Bhutan: Land Of The Thunder Dragon

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Bhutan is something of a mysterious land to most and very high on the must-visit list of cognoscenti travellers. This small, landlocked Himalayan Kingdom boasts of many distinctive characteristics; thanks to their unique approach and culture, it makes for an experience that’s unlike any other destination that you have been to.

Bhutan is a mountain paradise that is often referred to as ‘the happiest kingdom on Earth! It has always been a frontier land that promises a unique adventure to travelers of all kinds. Land-locked between the goliaths of India and China, Bhutan is a diminutive treasure box of alpine scenery with pristine landscapes, intriguing architecture, and perhaps its greatest asset – the gentle and gracious people. You can hear the Bhutanese call their home “Druk Yul” or “Land of the Thunder Dragon” in their native tongue. Here’s why!

Why Is Bhutan Called Land Of The Thunder Dragon?

Druk is the “Thunder Dragon” in Bhutanese and Tibetan mythology. It is also the Bhutanese national symbol. You can find the Druk appearing on the flag of Bhutan, holding jewels to represent wealth.

Bhutan is roughly the size of Switzerland and has a complex history. To the uninitiated, it is a kingdom that fiercely guards its privacy. Independent travelers are not always allowed, and perhaps to limit mass tourism, a tourist tax is levied on every visitor. These restrictions, which may seem daunting to a novice, help protect the unspoiled nature of Bhutan.

There is something for everyone, be it a memorable bespoke tour, a trekking holiday or a spiritual retreat. Buddhism infuses all areas of life here. You can find 2,000+ monasteries scattered like drifts of jewels across the landscape. The country’s most enduring image is perhaps the Taktsang Lhakhang or the Tiger’s Nest temple, a sacred pilgrimage site. Perched like an eagle’s nest, an astonishing 3,000m up a cliff face, the temple is an exhilarating and rewarding trek that ranks as a must-do experience. Legend has it that this is where the Guru Rinpoche, who is said to have brought Buddhism to Bhutan, arrived from Tibet, rather jauntily, on the back of a tigress.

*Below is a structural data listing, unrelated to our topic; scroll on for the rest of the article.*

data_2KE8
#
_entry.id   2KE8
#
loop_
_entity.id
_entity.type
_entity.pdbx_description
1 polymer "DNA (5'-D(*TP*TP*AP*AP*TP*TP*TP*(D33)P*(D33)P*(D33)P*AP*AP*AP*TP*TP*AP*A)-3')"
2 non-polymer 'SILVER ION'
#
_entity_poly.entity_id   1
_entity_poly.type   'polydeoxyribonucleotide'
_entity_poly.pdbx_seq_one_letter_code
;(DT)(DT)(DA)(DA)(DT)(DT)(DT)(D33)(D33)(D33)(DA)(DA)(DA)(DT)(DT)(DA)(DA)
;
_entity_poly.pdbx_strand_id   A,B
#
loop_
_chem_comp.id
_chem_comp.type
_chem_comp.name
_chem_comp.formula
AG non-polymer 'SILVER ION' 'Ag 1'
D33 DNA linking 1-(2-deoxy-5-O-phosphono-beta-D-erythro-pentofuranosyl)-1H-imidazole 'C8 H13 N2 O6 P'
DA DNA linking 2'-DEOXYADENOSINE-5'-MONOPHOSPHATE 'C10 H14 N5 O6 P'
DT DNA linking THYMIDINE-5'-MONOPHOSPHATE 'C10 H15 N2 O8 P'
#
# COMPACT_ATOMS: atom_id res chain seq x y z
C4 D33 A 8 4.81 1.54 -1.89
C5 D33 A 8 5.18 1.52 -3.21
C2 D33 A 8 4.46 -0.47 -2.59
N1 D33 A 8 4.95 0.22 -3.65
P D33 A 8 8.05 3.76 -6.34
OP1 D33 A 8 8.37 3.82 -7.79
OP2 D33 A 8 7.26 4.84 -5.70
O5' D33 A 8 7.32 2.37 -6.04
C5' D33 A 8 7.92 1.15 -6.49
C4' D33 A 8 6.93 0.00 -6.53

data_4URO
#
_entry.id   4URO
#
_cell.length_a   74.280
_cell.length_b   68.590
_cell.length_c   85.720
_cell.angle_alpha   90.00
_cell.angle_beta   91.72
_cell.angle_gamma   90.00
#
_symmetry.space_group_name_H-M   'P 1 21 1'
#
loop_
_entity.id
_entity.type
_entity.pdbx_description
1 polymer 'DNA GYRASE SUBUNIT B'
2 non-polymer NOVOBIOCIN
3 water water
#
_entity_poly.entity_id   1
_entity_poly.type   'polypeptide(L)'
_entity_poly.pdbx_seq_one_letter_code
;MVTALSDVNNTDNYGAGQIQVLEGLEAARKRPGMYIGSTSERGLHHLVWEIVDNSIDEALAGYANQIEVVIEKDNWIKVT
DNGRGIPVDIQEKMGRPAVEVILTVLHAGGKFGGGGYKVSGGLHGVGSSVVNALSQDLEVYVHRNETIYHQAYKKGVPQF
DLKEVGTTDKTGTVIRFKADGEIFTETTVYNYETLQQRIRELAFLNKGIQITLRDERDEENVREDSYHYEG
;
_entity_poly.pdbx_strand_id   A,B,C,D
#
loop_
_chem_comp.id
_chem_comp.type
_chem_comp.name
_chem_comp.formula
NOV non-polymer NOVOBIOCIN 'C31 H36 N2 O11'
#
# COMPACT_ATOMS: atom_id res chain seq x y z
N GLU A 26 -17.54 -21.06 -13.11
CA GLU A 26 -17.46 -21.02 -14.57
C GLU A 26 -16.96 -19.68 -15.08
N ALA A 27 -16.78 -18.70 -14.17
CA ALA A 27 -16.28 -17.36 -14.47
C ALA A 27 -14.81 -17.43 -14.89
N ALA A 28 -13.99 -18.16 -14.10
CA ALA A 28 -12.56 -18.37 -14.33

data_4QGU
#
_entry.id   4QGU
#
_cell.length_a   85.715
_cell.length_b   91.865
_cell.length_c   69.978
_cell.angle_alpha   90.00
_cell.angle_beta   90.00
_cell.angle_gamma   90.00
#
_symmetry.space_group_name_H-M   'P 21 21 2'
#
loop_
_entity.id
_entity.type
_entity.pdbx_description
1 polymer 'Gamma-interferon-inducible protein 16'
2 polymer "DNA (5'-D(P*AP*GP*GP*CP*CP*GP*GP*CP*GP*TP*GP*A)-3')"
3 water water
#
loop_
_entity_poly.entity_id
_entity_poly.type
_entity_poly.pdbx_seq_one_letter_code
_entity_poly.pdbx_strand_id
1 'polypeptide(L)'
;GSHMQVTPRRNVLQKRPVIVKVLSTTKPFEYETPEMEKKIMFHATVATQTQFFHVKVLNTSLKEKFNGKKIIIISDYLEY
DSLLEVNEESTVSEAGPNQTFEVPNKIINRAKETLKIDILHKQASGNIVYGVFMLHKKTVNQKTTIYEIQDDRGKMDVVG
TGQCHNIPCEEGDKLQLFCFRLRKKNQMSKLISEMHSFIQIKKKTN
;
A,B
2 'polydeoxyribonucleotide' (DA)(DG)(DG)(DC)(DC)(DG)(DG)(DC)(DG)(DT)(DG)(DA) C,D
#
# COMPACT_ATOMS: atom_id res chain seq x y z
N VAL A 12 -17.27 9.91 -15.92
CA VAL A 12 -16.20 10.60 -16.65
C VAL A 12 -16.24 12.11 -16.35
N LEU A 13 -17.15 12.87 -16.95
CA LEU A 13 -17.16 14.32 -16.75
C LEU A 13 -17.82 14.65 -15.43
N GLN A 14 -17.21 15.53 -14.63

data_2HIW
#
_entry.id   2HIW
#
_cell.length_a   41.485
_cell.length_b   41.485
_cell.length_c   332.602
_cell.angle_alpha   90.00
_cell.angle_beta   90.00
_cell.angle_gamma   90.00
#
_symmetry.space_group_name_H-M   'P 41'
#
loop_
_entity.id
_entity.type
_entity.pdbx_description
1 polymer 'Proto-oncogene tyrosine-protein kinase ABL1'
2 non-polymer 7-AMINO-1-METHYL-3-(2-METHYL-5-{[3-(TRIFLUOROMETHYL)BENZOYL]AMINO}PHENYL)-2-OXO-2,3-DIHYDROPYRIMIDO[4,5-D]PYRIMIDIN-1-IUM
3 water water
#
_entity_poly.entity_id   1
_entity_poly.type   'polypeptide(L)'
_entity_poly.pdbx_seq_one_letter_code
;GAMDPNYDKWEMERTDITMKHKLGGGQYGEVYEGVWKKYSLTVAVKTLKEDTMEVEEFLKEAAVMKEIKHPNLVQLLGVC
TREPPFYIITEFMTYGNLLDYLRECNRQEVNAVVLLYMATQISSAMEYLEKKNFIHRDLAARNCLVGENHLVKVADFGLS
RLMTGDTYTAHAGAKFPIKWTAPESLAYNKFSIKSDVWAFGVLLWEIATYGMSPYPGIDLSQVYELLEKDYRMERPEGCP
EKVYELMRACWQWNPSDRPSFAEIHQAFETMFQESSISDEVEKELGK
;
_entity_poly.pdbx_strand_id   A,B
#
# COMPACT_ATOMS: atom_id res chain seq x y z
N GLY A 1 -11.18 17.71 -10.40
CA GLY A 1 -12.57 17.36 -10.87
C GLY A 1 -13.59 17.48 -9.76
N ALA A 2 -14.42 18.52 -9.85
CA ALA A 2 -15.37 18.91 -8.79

Want to explore Bhutan to the fullest? Here’s your go-to Bhutan tour guide

The fertile Paro valley dominates the west of Bhutan which placidly resides underneath the mighty Mount Jhomolhari, the country’s highest peak, also venerated as divinity. The sprawling jungle, home to elephants and tigers, enticingly borders the valley. Here’s your go-to tour guide for Bhutan to help you make the most of your trip: –

Take an urban sprawl at Thimpu

You must take out the time to discover the Bhutanese urban life at the tranquil capital, Thimphu. You can visit and appreciate the Changangkha temple and the National Museum as well as traditional painting classes and the fascinating Royal Textile Academy, where examples of these delicate local works can be bought by travellers. Food enthusiasts will have a great time purchasing local culinary treasuries like the bottles of wild honey from the south of the country and roasted barley, to name a couple of many.

Head out to Punakha Valley

Three hours’ drive from the capital is the Punakha Valley, home to the majestic Punakha Dzong, a 17th-century monastery restored to its former glory by the king and home to a famous wooden phallus, prayed at by female pilgrims seeking to conceive. Temperate climes caress this valley that’s enveloped by lush rice fields and voluptuous rivers. Drive through carpets of wildflowers, sky blue Primulas, and Daphne scenting the air, to Amankora, an idyllic lodge resting in an orange orchard and gazing over the alpine landscape.

Visit the glacial valley of Gangtey

East of Punakha lays Gangtey, the name commonly given to the Phojikha Valley. It is one of the kingdom’s few glacial valleys. The area, however, is best known for the rare black-necked crane which migrates from the Tibetan Plateau to escape the brutally cold winters. Make sure you visit the Gangtey Monastery when here.

Something that is so inspiring about the Bhutanese people is that they are amongst some of the happiest on the planet. Bhutanese have a happiness index, unlike many countries that measure the wealth and output of their people. Bhutan inspires positivity in you with every step you take.

Wondering about the best time to visit the Land of the Thunder Dragon? Bhutan is absolutely stunning during the months of October to May! However, you need to keep in mind that it gets much colder through December, January, and early February. So, if you are after the warmth, March, April, and May are the best times for you to visit this heavenly place. Opt for a Bhutan holiday package accordingly, to make the most of this serene kingdom.


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Written by Patna Motihari

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